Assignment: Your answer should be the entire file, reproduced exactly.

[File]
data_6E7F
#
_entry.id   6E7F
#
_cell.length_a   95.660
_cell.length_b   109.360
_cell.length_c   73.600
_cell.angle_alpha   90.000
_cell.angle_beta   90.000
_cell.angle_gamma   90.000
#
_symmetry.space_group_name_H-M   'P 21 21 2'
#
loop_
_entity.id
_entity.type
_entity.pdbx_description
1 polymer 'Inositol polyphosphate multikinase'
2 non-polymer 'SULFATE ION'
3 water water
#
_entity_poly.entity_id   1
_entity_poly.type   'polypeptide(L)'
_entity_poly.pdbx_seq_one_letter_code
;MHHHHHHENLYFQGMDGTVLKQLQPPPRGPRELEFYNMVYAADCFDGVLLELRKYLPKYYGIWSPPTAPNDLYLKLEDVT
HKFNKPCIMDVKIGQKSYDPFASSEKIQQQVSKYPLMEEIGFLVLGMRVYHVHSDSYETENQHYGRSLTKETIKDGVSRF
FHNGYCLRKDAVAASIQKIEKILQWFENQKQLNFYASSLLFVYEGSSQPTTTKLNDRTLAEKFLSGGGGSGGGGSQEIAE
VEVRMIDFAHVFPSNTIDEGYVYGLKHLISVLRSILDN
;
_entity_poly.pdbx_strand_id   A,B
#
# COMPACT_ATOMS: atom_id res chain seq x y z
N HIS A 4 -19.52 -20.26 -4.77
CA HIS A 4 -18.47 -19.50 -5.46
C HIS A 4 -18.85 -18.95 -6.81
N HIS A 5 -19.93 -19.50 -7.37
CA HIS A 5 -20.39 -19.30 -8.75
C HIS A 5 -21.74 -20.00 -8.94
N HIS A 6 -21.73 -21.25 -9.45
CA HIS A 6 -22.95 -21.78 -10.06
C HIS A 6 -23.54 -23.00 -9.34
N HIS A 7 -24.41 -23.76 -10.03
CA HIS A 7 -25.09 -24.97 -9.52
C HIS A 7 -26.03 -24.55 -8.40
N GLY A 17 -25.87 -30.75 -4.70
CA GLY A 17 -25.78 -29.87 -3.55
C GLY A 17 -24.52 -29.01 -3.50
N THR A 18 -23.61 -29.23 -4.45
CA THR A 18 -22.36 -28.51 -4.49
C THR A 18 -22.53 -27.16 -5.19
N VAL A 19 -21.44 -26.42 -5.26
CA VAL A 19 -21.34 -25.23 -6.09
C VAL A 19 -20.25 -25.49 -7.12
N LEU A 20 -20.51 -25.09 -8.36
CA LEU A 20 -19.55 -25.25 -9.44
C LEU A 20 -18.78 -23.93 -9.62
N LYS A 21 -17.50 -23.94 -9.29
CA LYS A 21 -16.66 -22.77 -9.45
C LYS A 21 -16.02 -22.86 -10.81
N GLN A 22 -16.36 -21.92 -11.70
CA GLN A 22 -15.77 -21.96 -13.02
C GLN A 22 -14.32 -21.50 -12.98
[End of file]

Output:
data_6E7F
#
_entry.id   6E7F
#
_cell.length_a   95.660
_cell.length_b   109.360
_cell.length_c   73.600
_cell.angle_alpha   90.000
_cell.angle_beta   90.000
_cell.angle_gamma   90.000
#
_symmetry.space_group_name_H-M   'P 21 21 2'
#
loop_
_entity.id
_entity.type
_entity.pdbx_description
1 polymer 'Inositol polyphosphate multikinase'
2 non-polymer 'SULFATE ION'
3 water water
#
_entity_poly.entity_id   1
_entity_poly.type   'polypeptide(L)'
_entity_poly.pdbx_seq_one_letter_code
;MHHHHHHENLYFQGMDGTVLKQLQPPPRGPRELEFYNMVYAADCFDGVLLELRKYLPKYYGIWSPPTAPNDLYLKLEDVT
HKFNKPCIMDVKIGQKSYDPFASSEKIQQQVSKYPLMEEIGFLVLGMRVYHVHSDSYETENQHYGRSLTKETIKDGVSRF
FHNGYCLRKDAVAASIQKIEKILQWFENQKQLNFYASSLLFVYEGSSQPTTTKLNDRTLAEKFLSGGGGSGGGGSQEIAE
VEVRMIDFAHVFPSNTIDEGYVYGLKHLISVLRSILDN
;
_entity_poly.pdbx_strand_id   A,B
#
# COMPACT_ATOMS: atom_id res chain seq x y z
N HIS A 4 -19.52 -20.26 -4.77
CA HIS A 4 -18.47 -19.50 -5.46
C HIS A 4 -18.85 -18.95 -6.81
N HIS A 5 -19.93 -19.50 -7.37
CA HIS A 5 -20.39 -19.30 -8.75
C HIS A 5 -21.74 -20.00 -8.94
N HIS A 6 -21.73 -21.25 -9.45
CA HIS A 6 -22.95 -21.78 -10.06
C HIS A 6 -23.54 -23.00 -9.34
N HIS A 7 -24.41 -23.76 -10.03
CA HIS A 7 -25.09 -24.97 -9.52
C HIS A 7 -26.03 -24.55 -8.40
N GLY A 17 -25.87 -30.75 -4.70
CA GLY A 17 -25.78 -29.87 -3.55
C GLY A 17 -24.52 -29.01 -3.50
N THR A 18 -23.61 -29.23 -4.45
CA THR A 18 -22.36 -28.51 -4.49
C THR A 18 -22.53 -27.16 -5.19
N VAL A 19 -21.44 -26.42 -5.26
CA VAL A 19 -21.34 -25.23 -6.09
C VAL A 19 -20.25 -25.49 -7.12
N LEU A 20 -20.51 -25.09 -8.36
CA LEU A 20 -19.55 -25.25 -9.44
C LEU A 20 -18.78 -23.93 -9.62
N LYS A 21 -17.50 -23.94 -9.29
CA LYS A 21 -16.66 -22.77 -9.45
C LYS A 21 -16.02 -22.86 -10.81
N GLN A 22 -16.36 -21.92 -11.70
CA GLN A 22 -15.77 -21.96 -13.02
C GLN A 22 -14.32 -21.50 -12.98